Up to January, the European Central Bank lent European private banks about €500 billion at 1% interest.
Last night the banks gave €18.5 billion of that to the Italian and Spanish governments at about 2.79% and 3.75% interest respectively. Presumably the rest has gone into US bonds at 2%.

Nice work if you can get it.

The mood on financial markets has been lifted this morning by the success of the bond auctions by Italy and Spain, which is to say the euro went up a cent and sharemarkets didn’t fall, but banks are merely playing a carry game — recirculating ECB money into government bonds for a lazy profit margin.

Meanwhile, in Greece the banks and hedge funds are trying to prevent their losses from blowing out above 50% as the IMF and ECB refuse to accept any losses at all (so far).

The Greek stand-off is almost comical, with the latest reports noting that Greece, bankrupt as it is, holds all the cards. The IMF seems to think it’s an argument between Greece and its creditors, but in fact the country itself is merely a spectator.

Greek debt is trading at 20 cents to the euro so if the lenders get away with a 60% loss they’re doing OK.

Time is running out for a final deal on Greek debt but eventually they will have to at least pretend to agree on something. Unlike Italy and Spain, Greece has no hope of refinancing any debt through the markets so its only hope of achieving a sustainable balance sheet is through big writedowns from creditors — including the IMF and ECB.

Portugal, meanwhile, still has its debt selling at yields of about 13% and will have to come to the market soon for money. It can’t pay that sort of interest, of course, so there may have to be writedowns there as well.

The joke of it all is that amid all this the US bond yield is sitting at 1.93%. The worse its fiscal political situation looks, the happier bond investors seem to be. UK and German bond yields are also very low.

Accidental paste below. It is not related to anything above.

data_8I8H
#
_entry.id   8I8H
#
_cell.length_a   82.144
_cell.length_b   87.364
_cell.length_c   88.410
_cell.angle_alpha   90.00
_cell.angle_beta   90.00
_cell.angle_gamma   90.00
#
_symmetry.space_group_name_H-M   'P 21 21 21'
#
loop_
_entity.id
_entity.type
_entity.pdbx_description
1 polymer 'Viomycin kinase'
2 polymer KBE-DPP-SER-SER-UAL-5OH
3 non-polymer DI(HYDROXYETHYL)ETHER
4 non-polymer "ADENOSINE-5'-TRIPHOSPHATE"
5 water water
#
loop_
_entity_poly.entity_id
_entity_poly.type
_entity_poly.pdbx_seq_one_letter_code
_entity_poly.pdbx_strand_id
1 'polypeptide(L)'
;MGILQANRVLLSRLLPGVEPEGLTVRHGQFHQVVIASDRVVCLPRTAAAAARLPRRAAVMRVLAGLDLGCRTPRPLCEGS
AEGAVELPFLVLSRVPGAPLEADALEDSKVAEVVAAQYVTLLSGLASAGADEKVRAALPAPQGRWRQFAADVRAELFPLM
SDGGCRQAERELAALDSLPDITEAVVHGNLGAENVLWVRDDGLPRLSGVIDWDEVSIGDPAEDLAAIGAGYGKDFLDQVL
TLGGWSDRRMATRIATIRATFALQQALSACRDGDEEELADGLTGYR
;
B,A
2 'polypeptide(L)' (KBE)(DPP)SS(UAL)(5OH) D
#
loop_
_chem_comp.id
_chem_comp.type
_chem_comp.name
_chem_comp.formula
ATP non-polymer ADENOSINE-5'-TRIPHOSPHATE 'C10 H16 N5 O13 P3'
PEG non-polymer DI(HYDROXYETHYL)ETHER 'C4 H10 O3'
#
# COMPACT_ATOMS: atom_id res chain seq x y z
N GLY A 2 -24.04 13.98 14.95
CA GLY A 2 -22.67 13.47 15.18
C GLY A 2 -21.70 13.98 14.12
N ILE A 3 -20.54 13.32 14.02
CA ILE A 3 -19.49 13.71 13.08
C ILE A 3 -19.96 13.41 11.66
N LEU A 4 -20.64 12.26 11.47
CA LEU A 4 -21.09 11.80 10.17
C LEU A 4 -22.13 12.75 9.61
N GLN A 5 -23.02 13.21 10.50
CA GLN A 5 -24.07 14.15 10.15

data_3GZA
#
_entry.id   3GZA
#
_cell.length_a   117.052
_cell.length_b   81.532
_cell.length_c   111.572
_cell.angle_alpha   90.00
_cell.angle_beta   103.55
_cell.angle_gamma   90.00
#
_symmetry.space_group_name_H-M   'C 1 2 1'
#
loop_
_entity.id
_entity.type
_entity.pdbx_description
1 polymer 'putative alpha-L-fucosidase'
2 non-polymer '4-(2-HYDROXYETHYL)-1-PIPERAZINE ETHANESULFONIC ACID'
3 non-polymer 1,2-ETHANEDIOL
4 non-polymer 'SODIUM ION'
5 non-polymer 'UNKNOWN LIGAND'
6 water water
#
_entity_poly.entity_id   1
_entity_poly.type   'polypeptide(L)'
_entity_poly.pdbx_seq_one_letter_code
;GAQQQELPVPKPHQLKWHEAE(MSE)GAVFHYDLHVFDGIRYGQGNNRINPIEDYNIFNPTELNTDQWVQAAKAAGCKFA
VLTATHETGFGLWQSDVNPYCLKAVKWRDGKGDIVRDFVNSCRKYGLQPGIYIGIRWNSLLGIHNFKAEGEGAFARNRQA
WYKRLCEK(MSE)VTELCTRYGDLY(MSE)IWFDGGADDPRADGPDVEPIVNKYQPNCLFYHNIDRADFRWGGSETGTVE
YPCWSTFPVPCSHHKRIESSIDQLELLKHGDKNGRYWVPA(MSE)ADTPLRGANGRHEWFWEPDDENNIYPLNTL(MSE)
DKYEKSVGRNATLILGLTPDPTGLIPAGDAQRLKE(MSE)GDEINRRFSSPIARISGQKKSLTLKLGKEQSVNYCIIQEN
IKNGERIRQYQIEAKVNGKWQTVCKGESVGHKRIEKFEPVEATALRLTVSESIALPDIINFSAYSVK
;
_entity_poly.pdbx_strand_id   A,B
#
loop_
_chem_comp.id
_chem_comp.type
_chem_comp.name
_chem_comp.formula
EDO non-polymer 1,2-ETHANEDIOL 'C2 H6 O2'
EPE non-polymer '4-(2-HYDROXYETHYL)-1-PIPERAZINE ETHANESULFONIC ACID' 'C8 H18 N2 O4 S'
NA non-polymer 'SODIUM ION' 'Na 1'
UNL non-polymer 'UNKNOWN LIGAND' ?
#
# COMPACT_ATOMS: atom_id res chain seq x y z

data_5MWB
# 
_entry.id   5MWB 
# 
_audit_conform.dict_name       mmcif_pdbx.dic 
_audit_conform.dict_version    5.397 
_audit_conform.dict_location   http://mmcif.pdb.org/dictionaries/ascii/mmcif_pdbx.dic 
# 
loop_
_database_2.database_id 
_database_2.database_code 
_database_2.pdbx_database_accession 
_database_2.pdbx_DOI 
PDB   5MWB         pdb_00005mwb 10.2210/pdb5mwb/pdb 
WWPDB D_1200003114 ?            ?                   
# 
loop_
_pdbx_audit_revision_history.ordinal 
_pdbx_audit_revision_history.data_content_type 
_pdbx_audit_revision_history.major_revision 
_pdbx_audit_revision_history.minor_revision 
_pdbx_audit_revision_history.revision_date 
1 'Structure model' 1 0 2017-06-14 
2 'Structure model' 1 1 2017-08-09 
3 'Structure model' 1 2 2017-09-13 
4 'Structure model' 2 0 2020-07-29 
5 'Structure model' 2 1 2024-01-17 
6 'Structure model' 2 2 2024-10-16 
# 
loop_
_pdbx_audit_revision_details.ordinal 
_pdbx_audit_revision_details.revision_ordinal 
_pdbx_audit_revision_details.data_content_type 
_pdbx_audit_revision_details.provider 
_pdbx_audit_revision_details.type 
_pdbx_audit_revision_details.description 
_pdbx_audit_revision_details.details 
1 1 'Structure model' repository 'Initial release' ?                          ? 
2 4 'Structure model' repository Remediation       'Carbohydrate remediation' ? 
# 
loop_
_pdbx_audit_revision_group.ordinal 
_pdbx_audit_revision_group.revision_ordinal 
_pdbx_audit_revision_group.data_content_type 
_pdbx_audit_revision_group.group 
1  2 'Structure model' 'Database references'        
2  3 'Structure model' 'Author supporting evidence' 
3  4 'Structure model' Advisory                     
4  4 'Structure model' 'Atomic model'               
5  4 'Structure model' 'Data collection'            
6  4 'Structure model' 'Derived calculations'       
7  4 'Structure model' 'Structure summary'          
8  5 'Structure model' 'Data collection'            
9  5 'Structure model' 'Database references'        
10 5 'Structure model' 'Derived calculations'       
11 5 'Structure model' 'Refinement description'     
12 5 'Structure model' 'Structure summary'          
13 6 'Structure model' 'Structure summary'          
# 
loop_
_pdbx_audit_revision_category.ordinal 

Since US debt was downgraded by Standard & Poor’s last August, the US 10-year bond yield has actually fallen from close to 3% to below 2%. So much for S&P’s authority.

America’s total debt has hit the ceiling again and there is no sign of any political will in an election year to tackle it — apart from Republican candidate Ron Paul, who did pretty well in New Hampshire.

US Treasury recently put out a document called “A Citizens Guide to the Fiscal Year 2011 Financial Report of the US Government”, which revealed that, just to stabilise the ratio of debt to GDP at the current record high level, Treasury would have to achieve a primary surplus of 1.1% GDP every year for the next 75 years.

Current US primary deficits, remember, are about 10% of GDP, and that doesn’t include interest, admittedly low at the moment.

But of course investors aren’t watching fiscal balances, either in the US or Europe — they’re keeping an eye on the central banks and the rivers of cash that are flowing out of them at 1% interest.

At some point inflation will start rising and the river will dry up, marking the start of a new structural bear market in bonds. But there is no sign of that yet.

All attention is focused on the present, and the hour-by-hour live blogs on the European debt crisis. What is Mario Draghi saying? How are the Greek negotiations going? Will Merkozy fix it?

Pretty soon bond investors will have to lift their heads and look ahead a year or two, maybe three, and they won’t like what they see.

*This article first appeared on Business Spectator